This was the second book I read after my fast from reading for Lent was over—and it was like plunging into icy waters. It is shocking, and amazing. In case I’d forgotten what a good story could do, Song of Achilles was ready to show me.
If you’ve read Homer’s Iliad or paid attention in sixth grade social studies, then you probably know the story of Achilles and Patroclus in the Trojan War. It’s a story that has been retold many times and continues to snag our imaginations. In Madeline Miller’s rendition, Achilles and Patroclus grow up together in the home of Achilles’s father Peleus. They train together with Chiron, the trainer of other great warriors, and they fall in love. But they know there will be a time when Achilles is asked to fight. When Helen is kidnapped by Paris and Agamemnon calls upon the other Greek kings’ oaths of loyalty to help him fight Troy, Achilles is asked to go.
Thetis, Achilles’s mother, does not believe that this is the right war for Achilles to prove his strength in. She kidnaps him and takes him to an island where he is forced to marry a young girl, Deidameia. Again, Patroclus finds him, but not before Deidameia has become pregnant. They stay on Scyros for a while, hoping the rest of the warring world will forget them. But they do not. Another great warrior, Odysseus, discovers them there and reveals a prophecy:
If you do not come to Troy, your godhead will wither in you, unused. Your strength will diminish. …If you go to Troy, your fame will be so great that a man will be written into eternal legend just for having passed a cup to you.
Thetis reveals the rest of the prophecy: If you go to Troy, you will never return. You will die a young man there.
Of course, we know what Achilles chooses. Rather than live out the rest of his days with Patroclus and die forgotten, Achilles goes to the war.
While in Troy, Achilles’s pride (hubris) overtakes him. He makes stupid decisions, dueling with Agamemnon in an epic power struggle. Patroclus is not interested in their own petty war. One of the traditions is for the warriors to take girls as their concubines from the villages they destroy. Achilles, as the greatest warrior, always gets first pick. Patroclus persuades him to start taking as many girls as possible, to save them from the rest of the soldiers who will surely rape and/or kill them. Patroclus becomes known as a healer within the Greek camps, well liked by all.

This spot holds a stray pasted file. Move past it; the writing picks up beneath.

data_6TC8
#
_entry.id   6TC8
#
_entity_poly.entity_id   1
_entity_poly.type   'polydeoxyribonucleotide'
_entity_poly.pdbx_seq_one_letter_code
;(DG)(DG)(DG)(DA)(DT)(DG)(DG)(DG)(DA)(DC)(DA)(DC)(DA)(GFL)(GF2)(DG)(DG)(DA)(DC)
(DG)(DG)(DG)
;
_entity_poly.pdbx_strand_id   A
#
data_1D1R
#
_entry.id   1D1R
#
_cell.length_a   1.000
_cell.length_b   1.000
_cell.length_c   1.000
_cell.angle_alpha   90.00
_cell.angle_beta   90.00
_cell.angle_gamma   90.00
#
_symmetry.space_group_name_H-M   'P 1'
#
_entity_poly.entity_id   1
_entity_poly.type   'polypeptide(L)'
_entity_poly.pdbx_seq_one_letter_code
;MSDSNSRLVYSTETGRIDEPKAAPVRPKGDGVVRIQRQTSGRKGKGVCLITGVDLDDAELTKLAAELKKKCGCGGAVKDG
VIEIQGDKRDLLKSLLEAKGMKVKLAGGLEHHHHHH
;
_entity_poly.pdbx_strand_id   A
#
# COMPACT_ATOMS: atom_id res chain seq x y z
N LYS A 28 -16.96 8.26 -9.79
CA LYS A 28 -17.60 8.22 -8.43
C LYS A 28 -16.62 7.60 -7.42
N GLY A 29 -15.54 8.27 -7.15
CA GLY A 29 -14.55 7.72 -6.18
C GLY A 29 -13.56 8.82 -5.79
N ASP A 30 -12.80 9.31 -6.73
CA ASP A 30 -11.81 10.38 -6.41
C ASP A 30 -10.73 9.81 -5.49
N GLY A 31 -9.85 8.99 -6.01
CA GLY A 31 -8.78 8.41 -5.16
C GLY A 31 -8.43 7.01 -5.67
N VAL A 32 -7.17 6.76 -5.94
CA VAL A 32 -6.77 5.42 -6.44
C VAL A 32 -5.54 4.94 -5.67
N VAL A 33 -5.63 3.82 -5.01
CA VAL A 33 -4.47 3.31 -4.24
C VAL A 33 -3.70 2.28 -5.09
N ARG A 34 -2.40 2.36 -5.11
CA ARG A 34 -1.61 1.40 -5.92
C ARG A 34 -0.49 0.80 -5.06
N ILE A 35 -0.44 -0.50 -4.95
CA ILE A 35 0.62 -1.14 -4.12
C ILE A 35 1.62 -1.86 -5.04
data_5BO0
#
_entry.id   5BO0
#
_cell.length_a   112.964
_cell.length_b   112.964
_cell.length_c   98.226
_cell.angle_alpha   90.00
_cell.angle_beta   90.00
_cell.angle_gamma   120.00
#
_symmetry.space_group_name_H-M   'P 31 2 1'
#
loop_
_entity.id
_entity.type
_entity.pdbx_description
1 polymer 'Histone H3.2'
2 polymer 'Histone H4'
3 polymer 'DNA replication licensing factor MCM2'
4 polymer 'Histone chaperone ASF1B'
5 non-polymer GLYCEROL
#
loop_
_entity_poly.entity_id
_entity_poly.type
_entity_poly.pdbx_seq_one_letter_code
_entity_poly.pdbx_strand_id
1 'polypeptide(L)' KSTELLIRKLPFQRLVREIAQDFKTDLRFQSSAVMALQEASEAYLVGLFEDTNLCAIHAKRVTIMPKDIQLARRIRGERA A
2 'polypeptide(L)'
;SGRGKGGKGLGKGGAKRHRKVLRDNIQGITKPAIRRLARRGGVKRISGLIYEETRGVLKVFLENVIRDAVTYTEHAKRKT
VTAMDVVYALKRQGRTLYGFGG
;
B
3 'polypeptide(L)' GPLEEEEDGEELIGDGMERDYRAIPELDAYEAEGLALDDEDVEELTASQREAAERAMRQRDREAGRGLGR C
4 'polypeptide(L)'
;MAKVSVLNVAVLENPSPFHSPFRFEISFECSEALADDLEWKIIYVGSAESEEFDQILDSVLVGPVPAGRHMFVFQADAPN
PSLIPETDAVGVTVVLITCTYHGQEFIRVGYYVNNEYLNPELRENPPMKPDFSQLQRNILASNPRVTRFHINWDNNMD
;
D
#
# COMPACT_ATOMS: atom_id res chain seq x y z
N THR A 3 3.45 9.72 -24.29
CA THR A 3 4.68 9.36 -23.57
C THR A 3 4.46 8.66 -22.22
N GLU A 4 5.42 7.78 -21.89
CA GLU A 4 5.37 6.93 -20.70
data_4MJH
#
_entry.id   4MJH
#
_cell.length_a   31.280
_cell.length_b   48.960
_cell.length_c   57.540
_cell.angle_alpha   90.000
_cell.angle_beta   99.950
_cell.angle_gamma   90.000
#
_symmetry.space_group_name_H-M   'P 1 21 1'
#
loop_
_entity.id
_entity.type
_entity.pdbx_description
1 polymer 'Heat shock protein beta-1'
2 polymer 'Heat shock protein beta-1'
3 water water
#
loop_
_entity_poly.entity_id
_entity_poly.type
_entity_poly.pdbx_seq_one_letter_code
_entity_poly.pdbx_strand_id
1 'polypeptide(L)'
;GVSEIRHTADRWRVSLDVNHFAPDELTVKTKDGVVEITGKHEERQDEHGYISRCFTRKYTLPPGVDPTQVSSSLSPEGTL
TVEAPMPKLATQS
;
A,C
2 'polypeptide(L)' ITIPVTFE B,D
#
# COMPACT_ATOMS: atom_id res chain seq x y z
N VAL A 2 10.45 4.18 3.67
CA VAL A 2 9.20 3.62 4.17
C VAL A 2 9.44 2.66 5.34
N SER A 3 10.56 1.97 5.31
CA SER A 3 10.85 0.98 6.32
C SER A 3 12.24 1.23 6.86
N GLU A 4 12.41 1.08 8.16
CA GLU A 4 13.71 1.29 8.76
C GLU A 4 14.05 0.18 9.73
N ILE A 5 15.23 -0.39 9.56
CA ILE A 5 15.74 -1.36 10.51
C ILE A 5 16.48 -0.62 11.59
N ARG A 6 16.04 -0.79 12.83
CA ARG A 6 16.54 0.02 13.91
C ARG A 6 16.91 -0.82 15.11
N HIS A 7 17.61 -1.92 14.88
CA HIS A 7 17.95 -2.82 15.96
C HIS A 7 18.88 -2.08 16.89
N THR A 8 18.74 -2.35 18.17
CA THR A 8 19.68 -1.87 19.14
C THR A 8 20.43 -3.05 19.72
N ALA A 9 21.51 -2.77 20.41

The war continues, and the men begin to speak badly about Achilles for his lack of action. But Achilles is not ready to die. He has allowed Hector, the Trojans’ greatest warrior, to live for ten years because he knows that once Hector dies, the war will soon end—and his own death will be imminent. But until Achilles intervenes, the Trojans are winning. Patroclus cannot bear to see all of the men he has come to know, the ones he has nursed back to health for ten years, dying. And he cannot bear to see Achilles maligned. And so Patroclus makes the decision that he has come to be famous for: dressed in Achilles’s armor, he joins the battle. What follows is one of the most breathtaking scenes I’ve ever read. I can’t describe it here—you just need to read it.
The story is as heart-wrenching as the tender love that Patroclus has for Achilles. It’s a long book, and you see every detail of their lives from a young age. You see them both lose their innocence and change with the effects of war and time. But Patroclus remains loyal. His dedication is shown in his martyrdom—he saves Achilles’s reputation and the lives of the Greeks.
I love that in this retelling, Achilles is made more personal and even when his pride makes you angry, you see him through the loving narration of Patroclus, who always remembers the sweet, golden-haired boy he fell in love with. A love story like this, with so much history between them, is rare. And although Achilles is undoubtedly the better warrior, Patroclus emerges as the hero of the story.